On another level, yes, you might buy a product with expectations that aren’t met, or with a belief in resale value that doesn’t come to fruition because of some hidden aspects, or at a price that gives the seller a bigger profit than you think is fair.

But really, there is no exploitation in a free market system.

This next point is basic economic philosophy, but I think it isn’t stated openly and clearly enough: in a free market system, an exchange can only happen if both sides think they are getting a good deal.

I only by the TV if I think the TV is more valuable than the money in my account (which represents hours of life worked).  The salesman only sells the TV if he thinks the money in my account is more valuable than TV (which represents the hours worked of all the people in the manufacturing and sales/marketing chain).

It might have only cost $10 to make, but if I value it more than the $500 in my pocket, then $500 is a good price.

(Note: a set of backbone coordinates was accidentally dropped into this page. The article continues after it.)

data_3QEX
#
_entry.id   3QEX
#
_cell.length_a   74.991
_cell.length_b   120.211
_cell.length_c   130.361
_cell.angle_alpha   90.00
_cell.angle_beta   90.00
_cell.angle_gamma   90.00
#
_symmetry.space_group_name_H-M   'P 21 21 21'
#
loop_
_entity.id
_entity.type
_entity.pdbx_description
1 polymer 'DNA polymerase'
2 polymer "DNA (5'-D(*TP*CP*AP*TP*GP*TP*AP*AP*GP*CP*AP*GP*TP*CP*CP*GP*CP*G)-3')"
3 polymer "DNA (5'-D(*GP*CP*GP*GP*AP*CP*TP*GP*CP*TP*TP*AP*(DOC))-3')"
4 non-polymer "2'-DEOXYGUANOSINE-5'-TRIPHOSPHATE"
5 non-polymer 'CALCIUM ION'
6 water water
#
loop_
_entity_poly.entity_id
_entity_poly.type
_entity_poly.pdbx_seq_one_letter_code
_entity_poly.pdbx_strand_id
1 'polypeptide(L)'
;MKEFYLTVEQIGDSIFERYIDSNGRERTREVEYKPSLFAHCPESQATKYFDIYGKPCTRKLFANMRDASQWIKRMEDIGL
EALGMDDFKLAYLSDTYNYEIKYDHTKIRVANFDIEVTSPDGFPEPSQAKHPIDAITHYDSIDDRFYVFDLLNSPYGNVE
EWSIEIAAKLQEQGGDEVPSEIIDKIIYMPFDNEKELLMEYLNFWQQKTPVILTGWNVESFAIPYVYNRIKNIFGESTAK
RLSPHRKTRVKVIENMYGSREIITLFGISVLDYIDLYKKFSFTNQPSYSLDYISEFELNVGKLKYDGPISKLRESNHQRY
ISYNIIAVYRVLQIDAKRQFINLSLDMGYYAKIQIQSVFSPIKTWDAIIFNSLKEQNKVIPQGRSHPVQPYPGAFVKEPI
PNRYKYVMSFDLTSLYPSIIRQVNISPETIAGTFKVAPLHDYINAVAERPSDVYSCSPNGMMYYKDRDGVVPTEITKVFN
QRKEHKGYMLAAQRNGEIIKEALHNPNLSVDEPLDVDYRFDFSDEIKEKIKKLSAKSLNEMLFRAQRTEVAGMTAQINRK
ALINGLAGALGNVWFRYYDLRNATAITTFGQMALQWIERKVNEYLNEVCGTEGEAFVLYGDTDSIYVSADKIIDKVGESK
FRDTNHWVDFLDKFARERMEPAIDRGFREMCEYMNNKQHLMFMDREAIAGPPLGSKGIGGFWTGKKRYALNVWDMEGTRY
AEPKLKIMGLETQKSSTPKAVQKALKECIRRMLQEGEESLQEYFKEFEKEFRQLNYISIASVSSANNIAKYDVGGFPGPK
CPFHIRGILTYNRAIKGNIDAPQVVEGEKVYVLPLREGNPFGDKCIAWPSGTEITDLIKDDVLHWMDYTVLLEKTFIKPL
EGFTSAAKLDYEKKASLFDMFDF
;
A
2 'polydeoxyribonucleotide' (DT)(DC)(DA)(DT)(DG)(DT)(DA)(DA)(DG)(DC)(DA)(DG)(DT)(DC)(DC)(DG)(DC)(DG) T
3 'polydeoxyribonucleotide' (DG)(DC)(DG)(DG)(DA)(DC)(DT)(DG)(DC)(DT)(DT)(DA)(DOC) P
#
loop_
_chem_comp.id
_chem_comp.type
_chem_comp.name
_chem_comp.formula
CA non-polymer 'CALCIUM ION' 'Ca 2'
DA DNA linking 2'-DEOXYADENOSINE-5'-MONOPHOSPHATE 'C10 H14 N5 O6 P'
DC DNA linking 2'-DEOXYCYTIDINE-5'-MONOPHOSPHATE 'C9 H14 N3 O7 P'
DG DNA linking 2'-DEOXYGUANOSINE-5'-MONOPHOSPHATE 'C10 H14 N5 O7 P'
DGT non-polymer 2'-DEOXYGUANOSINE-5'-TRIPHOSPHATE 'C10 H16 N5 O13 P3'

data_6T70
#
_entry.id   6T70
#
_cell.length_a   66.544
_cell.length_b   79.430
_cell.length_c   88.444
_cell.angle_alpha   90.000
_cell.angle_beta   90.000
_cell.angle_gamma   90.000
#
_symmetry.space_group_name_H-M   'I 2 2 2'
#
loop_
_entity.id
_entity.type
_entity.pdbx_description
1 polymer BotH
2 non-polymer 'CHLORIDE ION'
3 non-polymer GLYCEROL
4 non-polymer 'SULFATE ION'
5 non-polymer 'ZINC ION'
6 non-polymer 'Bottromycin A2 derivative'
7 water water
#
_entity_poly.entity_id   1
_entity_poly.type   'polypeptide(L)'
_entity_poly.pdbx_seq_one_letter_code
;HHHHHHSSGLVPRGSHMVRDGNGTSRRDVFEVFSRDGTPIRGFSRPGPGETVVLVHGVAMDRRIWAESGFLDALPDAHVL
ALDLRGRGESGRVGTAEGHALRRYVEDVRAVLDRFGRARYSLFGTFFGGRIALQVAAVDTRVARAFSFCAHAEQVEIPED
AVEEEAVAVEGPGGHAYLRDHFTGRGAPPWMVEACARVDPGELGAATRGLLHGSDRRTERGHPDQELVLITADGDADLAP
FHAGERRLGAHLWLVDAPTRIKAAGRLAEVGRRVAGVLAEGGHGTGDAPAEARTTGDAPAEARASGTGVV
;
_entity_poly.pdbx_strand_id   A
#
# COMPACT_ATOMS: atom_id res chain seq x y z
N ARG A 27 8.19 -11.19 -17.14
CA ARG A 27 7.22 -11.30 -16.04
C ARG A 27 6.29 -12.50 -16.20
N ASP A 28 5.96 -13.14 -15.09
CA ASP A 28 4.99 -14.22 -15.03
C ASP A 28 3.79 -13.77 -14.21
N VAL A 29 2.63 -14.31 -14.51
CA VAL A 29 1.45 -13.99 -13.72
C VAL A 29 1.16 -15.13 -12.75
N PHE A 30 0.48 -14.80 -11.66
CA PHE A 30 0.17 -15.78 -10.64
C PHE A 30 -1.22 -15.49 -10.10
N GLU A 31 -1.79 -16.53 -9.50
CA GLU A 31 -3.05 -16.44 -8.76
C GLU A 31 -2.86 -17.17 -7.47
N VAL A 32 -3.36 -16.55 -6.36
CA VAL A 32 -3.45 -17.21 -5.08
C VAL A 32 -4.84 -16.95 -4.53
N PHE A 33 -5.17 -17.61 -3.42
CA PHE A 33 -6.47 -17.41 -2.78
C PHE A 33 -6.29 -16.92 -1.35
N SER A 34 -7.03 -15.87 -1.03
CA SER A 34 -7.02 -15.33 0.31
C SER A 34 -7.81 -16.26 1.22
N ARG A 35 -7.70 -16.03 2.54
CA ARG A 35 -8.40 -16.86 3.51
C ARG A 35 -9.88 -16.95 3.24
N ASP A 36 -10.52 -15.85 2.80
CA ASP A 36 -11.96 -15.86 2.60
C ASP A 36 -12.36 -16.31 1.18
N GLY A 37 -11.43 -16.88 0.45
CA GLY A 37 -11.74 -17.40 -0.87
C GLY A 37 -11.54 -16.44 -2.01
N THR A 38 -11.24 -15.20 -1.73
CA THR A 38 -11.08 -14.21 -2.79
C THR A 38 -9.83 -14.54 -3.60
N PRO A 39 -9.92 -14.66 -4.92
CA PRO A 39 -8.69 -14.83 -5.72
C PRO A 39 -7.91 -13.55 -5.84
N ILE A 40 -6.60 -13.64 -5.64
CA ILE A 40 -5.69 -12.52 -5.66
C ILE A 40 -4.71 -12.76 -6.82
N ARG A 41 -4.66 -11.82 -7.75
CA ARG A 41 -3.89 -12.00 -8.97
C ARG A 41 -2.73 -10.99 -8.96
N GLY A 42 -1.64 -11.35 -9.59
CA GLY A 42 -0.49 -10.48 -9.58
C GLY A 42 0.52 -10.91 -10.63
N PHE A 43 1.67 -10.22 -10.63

Another aspect to trade that I had to learn (sometimes painfully) through my guitar obsession is:

The actual value of an item is approximately/vaguely whatever price I’m willing to sell at, in combination with whatever price someone else is willing to buy it at.

So if I want to buy a guitar, and I bid $700, and other bids push it up to a winning bid of $500, then it is worth $500, no matter what I’m willing to pay, and no matter what the seller thinks it is worth.

If I get tired of the guitar and decide to sell it, and after a round of bidding (or after weeks on the market) the highest bid/offer I get is $300, then that means the market changed between the time I bought it and the time I sold it.

Maybe the guy who thought it was worth no more than $499 lost hope and no longer wants the guitar, and the next-most enthusiastic buyer thinks it is worth $300.  Maybe a new guitar came out with all the same good points, but due to economies of scale, is being sold for only $325, undercutting the value of the one I bought.

You don’t know.

All you know is the value of an item is dependent on what both sides are willing to agree on at that moment.

And that’s what makes international trade so difficult.  Because right now, US corporations are willing to buy all sorts of stuff from China at low prices, even though China uses those business partnerships to steal technology that it will then use to undersell their current partners.